Obesity in IBD: epidemiology, pathogenesis, disease course and treatment outcomes

Key Points

  • 20–40% of patients with IBD in Western countries are obese

  • Premorbid obesity, in particular visceral adiposity, might increase the risk of developing Crohn's disease

  • Obesity might contribute to the pathogenesis of IBD through dysbiosis, mucosal barrier dysfunction with bacterial translocation and activation of adipocytes

  • Risk of complications, such as surgery, hospitalization and infection, might be increased in patients with IBD who are obese

  • Obesity is associated with rapid clearance of biologic agents, resulting in low trough concentrations, and could result in suboptimal response to biologics

  • Treating obesity could be a potential adjunct therapeutic target in patients with IBD who are obese

Abstract

Incidence of IBD is rising in parallel with overweight and obesity. Contrary to conventional belief, about 15–40% of patients with IBD are obese, which might contribute to the development of IBD. Findings from cross-sectional and retrospective cohort studies are conflicting on the effect of obesity on natural history and course of IBD. Most studies are limited by small sample size, low event rates, non-validated assessment of disease activity and lack robust longitudinal follow-up and have incomplete adjustment for confounding factors. The effect of obesity on the efficacy of IBD-related therapy remains to be studied, though data from other autoimmune diseases suggests that obesity results in suboptimal response to therapy, potentially by promoting rapid clearance of biologic agents leading to low trough concentrations. These data provide a rationale for using weight loss interventions as adjunctive therapy in patients with IBD who are obese. Obesity also makes colorectal surgery technically challenging and might increase the risk of perioperative complications. In this Review, we highlight the existing literature on the epidemiology of obesity in IBD, discuss its plausible role in disease pathogenesis and effect on disease course and treatment response, and identify high-priority areas of future research.

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Figure 1: Association between premorbid obesity, waist–hip ratio and weight gain since age 18 years and IBD risk.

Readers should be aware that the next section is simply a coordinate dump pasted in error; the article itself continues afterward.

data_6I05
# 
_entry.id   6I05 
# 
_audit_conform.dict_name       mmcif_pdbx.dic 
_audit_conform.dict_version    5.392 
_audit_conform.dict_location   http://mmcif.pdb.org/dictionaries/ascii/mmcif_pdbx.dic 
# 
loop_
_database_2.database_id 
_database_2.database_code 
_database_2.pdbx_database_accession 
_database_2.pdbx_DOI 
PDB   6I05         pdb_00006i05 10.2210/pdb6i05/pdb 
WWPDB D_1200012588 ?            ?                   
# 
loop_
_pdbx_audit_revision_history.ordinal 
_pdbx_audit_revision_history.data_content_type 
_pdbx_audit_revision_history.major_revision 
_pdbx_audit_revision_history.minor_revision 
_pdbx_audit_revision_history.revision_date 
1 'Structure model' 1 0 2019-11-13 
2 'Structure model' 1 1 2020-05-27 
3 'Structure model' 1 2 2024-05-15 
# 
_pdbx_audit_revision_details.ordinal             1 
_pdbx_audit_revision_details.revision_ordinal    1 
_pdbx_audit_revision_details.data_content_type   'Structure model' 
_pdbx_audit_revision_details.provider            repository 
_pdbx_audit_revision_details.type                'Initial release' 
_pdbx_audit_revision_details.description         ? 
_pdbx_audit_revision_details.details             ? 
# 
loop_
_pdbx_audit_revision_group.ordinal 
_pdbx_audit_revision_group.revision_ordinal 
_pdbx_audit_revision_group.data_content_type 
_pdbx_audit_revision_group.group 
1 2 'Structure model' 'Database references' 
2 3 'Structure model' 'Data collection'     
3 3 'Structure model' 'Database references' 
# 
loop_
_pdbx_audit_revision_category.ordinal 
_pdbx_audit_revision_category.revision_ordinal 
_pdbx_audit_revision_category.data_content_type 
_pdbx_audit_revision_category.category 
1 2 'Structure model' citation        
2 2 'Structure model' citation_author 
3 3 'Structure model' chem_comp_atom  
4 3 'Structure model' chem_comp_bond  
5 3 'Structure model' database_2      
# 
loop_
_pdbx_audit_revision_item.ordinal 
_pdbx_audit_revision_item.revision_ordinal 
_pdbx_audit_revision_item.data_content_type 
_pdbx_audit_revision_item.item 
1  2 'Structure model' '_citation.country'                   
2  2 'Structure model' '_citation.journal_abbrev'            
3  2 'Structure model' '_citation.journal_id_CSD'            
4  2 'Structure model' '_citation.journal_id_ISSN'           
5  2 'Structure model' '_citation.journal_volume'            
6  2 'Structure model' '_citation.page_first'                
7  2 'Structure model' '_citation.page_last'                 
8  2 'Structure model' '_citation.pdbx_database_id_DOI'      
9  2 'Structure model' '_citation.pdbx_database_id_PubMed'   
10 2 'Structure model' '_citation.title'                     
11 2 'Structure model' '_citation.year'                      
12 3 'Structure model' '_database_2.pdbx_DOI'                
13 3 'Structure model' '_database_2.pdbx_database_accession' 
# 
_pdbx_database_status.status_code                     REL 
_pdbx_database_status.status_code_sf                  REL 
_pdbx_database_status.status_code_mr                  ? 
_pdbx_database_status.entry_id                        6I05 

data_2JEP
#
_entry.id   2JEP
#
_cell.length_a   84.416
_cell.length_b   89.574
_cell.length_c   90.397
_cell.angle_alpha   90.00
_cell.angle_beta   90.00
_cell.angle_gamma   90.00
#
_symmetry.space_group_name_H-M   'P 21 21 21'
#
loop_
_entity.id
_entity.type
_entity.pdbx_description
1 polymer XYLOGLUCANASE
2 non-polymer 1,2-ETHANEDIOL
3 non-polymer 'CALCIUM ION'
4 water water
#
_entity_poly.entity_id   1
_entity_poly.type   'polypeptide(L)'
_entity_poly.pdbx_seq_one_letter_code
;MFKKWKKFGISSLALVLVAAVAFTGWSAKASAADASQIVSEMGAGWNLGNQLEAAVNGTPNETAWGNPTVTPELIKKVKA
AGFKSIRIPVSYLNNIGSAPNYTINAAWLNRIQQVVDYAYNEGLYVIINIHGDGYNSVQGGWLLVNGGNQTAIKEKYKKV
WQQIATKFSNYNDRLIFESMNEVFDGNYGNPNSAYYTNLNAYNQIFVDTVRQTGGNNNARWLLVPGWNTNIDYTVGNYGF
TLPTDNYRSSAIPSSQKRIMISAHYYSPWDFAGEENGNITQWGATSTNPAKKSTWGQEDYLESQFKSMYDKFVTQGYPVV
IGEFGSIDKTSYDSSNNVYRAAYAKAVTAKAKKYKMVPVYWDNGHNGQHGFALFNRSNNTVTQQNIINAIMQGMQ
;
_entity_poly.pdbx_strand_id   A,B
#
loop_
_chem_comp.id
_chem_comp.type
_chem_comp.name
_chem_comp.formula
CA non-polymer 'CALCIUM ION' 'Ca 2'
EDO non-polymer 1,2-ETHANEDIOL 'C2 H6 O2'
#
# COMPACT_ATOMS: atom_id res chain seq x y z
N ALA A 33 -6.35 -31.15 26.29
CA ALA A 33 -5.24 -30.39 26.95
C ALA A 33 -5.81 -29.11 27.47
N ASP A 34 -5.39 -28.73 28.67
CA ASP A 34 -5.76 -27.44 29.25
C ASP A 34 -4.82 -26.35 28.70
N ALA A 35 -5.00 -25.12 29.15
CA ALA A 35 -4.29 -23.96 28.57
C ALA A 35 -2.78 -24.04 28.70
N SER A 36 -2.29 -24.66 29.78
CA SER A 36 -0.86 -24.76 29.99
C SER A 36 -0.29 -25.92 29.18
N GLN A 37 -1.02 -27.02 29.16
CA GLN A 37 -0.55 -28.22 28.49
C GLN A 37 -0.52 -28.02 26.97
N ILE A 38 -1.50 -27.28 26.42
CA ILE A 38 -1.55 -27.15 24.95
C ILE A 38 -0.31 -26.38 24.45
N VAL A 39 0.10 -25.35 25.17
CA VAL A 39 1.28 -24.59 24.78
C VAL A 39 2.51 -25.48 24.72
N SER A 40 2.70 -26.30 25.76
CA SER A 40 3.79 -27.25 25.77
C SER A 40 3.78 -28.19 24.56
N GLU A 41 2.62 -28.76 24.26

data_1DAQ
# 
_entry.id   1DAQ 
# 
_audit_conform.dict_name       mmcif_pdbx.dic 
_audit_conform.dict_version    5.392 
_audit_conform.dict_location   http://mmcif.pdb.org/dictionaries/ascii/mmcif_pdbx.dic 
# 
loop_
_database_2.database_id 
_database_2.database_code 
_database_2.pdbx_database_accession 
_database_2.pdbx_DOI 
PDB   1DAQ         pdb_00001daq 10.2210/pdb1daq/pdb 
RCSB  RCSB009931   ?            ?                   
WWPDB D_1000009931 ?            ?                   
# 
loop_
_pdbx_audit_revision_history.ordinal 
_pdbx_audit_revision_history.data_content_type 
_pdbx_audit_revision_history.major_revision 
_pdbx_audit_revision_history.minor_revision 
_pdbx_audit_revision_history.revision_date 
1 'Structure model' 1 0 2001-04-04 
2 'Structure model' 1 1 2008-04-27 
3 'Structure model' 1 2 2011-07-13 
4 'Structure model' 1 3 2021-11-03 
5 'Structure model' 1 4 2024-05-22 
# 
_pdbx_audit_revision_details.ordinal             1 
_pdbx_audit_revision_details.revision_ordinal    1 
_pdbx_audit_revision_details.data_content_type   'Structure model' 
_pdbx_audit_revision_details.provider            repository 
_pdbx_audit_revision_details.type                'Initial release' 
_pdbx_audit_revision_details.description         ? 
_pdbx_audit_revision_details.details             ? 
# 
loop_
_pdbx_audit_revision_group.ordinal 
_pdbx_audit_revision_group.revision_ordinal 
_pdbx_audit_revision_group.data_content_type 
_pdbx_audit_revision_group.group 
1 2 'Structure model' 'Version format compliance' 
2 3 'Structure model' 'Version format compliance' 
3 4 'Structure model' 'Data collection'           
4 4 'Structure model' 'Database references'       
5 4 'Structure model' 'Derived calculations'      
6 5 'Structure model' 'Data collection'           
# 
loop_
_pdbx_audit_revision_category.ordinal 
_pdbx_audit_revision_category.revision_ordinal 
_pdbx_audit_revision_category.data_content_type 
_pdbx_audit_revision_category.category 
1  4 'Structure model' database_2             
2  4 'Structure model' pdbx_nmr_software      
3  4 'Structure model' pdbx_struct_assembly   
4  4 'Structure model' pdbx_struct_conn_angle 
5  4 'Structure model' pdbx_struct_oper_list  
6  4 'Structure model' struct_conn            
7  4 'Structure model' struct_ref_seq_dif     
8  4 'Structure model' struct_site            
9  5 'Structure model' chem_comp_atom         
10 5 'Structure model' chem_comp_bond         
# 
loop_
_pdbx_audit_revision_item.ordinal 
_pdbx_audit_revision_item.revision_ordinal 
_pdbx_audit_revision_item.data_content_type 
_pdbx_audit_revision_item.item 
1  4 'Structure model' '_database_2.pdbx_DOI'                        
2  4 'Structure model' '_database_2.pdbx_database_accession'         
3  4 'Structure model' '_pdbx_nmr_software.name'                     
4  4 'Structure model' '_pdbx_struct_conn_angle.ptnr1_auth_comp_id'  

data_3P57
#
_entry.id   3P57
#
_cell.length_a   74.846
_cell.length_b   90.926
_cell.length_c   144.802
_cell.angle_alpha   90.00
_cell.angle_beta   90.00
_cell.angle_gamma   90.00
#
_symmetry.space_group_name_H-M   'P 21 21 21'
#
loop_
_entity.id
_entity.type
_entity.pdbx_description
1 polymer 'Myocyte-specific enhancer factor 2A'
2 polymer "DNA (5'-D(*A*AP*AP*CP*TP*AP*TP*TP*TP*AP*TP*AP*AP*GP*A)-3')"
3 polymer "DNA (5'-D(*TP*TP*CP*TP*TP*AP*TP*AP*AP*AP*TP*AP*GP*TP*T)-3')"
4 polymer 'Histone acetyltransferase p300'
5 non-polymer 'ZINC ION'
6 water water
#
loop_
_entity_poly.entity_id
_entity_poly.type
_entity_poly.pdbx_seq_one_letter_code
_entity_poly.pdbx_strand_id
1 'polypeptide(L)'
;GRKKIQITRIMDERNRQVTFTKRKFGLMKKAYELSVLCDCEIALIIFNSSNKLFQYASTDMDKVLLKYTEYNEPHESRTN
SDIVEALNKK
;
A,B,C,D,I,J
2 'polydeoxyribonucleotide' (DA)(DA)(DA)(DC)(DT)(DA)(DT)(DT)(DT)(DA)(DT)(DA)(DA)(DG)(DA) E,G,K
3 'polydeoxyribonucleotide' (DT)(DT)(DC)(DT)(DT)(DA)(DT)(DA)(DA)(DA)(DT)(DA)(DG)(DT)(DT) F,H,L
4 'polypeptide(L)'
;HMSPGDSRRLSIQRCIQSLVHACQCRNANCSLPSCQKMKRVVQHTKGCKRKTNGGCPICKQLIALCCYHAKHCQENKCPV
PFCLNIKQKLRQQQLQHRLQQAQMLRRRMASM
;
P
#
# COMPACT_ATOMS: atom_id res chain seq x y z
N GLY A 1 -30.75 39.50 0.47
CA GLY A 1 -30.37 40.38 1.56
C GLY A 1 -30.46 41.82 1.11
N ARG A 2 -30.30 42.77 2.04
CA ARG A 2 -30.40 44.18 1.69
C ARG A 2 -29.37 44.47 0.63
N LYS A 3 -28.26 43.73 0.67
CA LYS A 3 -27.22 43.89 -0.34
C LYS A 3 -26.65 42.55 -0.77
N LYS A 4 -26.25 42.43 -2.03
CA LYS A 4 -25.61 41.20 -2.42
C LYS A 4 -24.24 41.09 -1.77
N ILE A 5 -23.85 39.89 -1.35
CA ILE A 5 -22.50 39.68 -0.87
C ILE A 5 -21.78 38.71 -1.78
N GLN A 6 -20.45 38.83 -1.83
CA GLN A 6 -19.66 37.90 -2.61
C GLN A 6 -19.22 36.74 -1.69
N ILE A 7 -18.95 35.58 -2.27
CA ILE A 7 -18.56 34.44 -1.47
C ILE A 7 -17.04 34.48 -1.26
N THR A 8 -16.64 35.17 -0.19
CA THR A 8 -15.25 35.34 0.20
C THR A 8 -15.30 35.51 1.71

Figure 2: Postulated pathogenesis and feedback loop between visceral adipose tissue and intestinal inflammation in IBD.

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Acknowledgements

S.S. is supported by the NIH/National Library of Medicine training grant T15LM011271, the American College of Gastroenterology Junior Faculty Development Award and the Crohn's and Colitis Foundation of American Career Development Award. P.S.D. is supported by the National Institute of Diabetes and Digestive and Kidney Diseases training grant 5T32DK007202. A.Z. has received support from NIH K08 DK102902, the American Association for the Study of Liver Diseases Liver Scholar Award, and the American Gastroenterological Association Microbiome Junior Investigator Research Award. The Authors thank L. J. Prokop, Senior Medical Librarian at Mayo Clinic, Rochester, USA, who assisted with a systematic literature review on this topic.

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S.S. and P.S.D. researched data for the article. S.S., P.S.D., A.Z., S.R. and W.J.S. substantially contributed to the discussion of content for the article. S.S. and P.S.D. wrote the article, and all authors contributed equally to reviewing and editing of the manuscript before submission.

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Correspondence to Siddharth Singh.

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W.J.S. has received consulting fees from Abbvie, Janssen Biotech, Prometheus Laboratories and UCB Pharma, research grants from Abbvie, Janssen Pharmaceutical Research & Development and UCB Pharma, and payments for lectures or speakers bureau from Abbvie, Janssen Pharmaceutical Research & Development. S.S., P.S.D., A.Z. and S.R. declare no competing interests.

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Singh, S., Dulai, P., Zarrinpar, A. et al. Obesity in IBD: epidemiology, pathogenesis, disease course and treatment outcomes. Nat Rev Gastroenterol Hepatol 14, 110–121 (2017). https://doi.org/10.1038/nrgastro.2016.181

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